D. Fone, F. Dunstan, G. Williams, K. Lloyd and S. Palmer. (2007). Places, people and mental health: A multilevel analysis of economic inactivity. Social Science & Medicine.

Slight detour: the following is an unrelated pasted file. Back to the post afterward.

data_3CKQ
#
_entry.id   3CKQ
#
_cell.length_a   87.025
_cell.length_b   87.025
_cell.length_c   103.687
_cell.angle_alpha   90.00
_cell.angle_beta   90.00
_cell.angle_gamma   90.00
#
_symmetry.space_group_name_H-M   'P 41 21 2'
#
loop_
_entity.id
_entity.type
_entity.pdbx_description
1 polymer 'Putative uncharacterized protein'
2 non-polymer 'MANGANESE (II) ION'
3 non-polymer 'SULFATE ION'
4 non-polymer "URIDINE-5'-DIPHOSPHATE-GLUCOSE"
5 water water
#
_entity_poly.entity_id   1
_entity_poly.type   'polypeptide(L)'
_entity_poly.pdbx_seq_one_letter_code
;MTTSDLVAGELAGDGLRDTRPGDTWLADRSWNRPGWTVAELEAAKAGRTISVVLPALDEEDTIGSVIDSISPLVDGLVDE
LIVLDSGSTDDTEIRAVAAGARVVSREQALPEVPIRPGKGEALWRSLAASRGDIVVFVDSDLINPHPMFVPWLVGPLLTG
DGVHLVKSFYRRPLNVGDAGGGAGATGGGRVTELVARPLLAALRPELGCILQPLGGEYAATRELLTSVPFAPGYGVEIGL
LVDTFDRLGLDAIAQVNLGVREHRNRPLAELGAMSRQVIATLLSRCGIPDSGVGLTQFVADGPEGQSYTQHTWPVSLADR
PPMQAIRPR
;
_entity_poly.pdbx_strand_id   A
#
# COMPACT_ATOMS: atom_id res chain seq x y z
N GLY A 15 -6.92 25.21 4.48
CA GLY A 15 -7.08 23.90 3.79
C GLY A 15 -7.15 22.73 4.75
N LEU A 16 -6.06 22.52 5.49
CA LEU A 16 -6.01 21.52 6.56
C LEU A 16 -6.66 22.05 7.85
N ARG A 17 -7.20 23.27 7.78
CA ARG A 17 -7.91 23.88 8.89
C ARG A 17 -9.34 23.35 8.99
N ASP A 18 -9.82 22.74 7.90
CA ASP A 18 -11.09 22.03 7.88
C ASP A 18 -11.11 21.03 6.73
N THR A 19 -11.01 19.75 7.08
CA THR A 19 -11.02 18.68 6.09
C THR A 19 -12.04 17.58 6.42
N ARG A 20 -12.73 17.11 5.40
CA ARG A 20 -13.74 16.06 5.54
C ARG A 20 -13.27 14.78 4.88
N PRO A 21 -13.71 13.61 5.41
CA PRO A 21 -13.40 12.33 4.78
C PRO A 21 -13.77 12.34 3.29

This paper investigates multilevel associations between the common mental disorders of anxiety, depression and economic inactivity measured at the level of the individual and the UK 2001 census ward. The data set comes from the Caerphilly Health & Social Needs study, in which a representative survey of adults aged 18-74 years was carried out to collect a wide range of information which included mental health status (using the Mental Health Inventory (MHI-5) scale of the Short Form-36 health status questionnaire), and socio-economic status (including employment status, social class, household income, housing tenure and property value). Ward level economic inactivity was measured using non-means tested benefits data from the Department of Work and Pensions (DWP) on long-term Incapacity Benefit and Severe Disablement Allowance. Estimates from multilevel linear regression models of 10,653 individuals nested within 36 census wards showed that individual mental health status was significantly associated with ward-level economic inactivity, after adjusting for individual-level variables, with a moderate effect size of -0.668 (standard error = 0.258). There was a significant crosslevel interaction between ward-level and individual economic inactivity from permanent sickness or disability, such that the effect of permanent sickness or disability on mental health was significantly greater for people living in wards with high levels of economic inactivity. This supports the hypothesis that living in a deprived neighbourhood has the most negative health effects on poorer individuals and is further evidence for a substantive effect of the place where you live on mental health. (c) 2006 Elsevier Ltd. All rights reserved.